How AI And Machine Learning Addressed Transparency And Bias In 2020

The proliferation of artificial intelligence and machine learning in 2020 was ubiquitous. These technologies propelled forward advanced quantum computing systems, leading-edge medical diagnostic systems, and especially consumer electronics.

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And the pandemic only sped up the adoption of AI in the enterprise sector. In September 2019, the IDC proposed that spending on AI technologies was set to grow more than two and a half times to $97.9 billion by 2023. Since then, the effects of COVID-19 have only increased the potential value of AI. According to McKinsey’s State of AI survey published in November 2020, half of respondents say their organizations have already adopted AI in at least one way.

AI is a centerpiece of the coming “new normal” in all our lives, but what exactly did that new normal look like in 2020?

In 2020, there was a growing concern about how AI works, and the issue of bias within AI. The Black Lives Matter movement brought the issue of bias to the forefront. In the 2020 State of Data Science report by Anaconda, results revealed that the social impact that stems from implicit bias in data is an urgent issue that needs to be addressed in AI as well as machine learning. In fact, 27% of respondents said it was their top concern.

In 2018, a recruiting algorithm at Amazon was flagged for penalizing applications that contained the word “women’s.” In 2019 Apple’s credit card algorithm was so biased against women that founder Steve Wozniak’s wife was given a credit limit 10 times lower than his, despite them sharing all assets and accounts.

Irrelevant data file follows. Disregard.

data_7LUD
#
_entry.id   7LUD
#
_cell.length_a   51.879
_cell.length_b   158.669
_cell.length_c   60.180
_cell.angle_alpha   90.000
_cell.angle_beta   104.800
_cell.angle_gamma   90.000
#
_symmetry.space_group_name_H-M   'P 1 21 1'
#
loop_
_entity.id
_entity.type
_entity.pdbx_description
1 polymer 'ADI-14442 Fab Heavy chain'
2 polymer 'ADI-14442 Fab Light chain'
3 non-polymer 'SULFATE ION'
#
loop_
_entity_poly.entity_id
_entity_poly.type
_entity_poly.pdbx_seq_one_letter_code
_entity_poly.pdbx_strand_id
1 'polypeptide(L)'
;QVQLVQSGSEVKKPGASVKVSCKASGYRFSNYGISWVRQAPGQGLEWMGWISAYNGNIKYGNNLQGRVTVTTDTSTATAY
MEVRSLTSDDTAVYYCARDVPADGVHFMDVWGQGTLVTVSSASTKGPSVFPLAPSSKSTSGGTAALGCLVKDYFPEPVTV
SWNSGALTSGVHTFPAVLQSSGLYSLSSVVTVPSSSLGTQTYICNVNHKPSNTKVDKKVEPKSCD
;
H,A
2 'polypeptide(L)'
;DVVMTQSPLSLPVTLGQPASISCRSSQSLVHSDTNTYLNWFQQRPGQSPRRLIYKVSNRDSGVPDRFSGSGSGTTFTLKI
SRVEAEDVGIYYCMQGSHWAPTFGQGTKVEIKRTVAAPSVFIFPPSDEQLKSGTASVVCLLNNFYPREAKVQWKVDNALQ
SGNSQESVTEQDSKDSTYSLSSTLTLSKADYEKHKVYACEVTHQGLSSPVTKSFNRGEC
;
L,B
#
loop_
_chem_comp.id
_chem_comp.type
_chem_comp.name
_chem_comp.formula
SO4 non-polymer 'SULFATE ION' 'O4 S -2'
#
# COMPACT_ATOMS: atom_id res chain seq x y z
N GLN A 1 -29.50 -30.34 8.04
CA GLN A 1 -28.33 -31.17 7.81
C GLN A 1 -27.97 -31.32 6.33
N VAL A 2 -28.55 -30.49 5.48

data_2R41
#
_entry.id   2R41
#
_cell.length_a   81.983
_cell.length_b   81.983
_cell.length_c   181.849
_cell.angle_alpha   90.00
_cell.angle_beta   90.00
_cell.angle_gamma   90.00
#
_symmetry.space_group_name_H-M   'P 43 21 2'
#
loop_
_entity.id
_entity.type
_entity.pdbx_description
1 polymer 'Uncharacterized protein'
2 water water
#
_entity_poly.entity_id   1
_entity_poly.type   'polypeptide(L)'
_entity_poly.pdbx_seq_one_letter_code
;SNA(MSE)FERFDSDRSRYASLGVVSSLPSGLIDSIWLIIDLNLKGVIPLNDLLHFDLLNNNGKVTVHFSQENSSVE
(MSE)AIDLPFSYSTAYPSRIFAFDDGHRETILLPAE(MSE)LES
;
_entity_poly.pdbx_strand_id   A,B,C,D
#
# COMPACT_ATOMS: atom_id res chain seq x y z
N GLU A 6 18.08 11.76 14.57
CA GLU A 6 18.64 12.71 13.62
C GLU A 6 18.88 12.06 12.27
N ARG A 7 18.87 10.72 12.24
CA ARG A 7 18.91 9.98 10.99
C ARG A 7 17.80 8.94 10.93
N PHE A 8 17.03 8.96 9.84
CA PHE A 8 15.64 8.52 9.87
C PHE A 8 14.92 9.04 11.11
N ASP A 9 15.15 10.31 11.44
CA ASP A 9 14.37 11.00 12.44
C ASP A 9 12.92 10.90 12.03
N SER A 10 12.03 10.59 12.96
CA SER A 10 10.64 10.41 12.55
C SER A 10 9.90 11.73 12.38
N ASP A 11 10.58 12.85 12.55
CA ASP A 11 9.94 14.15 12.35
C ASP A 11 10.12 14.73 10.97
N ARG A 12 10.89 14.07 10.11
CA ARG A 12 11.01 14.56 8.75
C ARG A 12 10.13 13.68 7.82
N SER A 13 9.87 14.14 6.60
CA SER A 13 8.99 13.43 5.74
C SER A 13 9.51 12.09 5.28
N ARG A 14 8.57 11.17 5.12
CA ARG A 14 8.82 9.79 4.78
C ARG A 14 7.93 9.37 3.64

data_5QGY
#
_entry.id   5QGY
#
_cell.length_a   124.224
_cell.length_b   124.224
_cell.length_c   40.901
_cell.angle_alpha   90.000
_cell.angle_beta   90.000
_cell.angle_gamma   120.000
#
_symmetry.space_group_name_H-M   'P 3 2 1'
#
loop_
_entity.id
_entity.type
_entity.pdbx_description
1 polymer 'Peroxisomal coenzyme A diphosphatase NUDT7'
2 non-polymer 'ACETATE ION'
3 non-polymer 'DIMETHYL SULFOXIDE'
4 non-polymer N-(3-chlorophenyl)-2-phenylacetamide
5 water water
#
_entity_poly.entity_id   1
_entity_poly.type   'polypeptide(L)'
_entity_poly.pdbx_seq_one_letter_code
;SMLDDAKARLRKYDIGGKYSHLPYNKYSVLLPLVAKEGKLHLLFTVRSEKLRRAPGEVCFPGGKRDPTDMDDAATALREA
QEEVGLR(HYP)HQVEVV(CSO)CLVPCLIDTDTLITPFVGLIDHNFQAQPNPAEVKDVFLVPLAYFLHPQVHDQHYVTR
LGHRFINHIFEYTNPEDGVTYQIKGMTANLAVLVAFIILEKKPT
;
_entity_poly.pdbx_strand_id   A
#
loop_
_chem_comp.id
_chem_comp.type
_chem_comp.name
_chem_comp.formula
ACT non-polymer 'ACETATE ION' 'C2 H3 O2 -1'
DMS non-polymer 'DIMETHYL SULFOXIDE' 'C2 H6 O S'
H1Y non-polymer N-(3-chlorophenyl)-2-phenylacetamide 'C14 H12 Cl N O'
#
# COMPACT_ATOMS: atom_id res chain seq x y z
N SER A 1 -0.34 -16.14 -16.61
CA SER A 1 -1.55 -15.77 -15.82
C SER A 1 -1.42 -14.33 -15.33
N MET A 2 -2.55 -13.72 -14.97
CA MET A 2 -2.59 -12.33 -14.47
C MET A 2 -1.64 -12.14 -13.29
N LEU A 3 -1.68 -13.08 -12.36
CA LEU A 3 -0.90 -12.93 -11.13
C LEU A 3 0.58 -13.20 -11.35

Then, as protests erupted across the U.S. and across the world in response to the murder of George Floyd, facial recognition quickly became a hot button issue.

In April, Washington state passed legislation that demanded upfront testing, transparency, and accountability for facial recognition. The law also requires that government agencies can only deploy facial recognition software if they make an API available for testing of “accuracy and unfair performance differences across distinct subpopulations.”

Then, IBM closed its facial recognition software in June in response to its technology being used by law enforcement. “IBM firmly opposes and will not condone uses of any technology, including facial recognition technology offered by other vendors, for mass surveillance, racial profiling, violations of basic human rights and freedoms,” IBM CEO Arvind Krishna wrote in a letter to congress.

While there were other transformations in AI and machine learning, 2020 will be remembered as the year that ethics was brought to the forefront of technology, and tech giants were made to answer for being complicit in bias and rising to the occasion with solutions.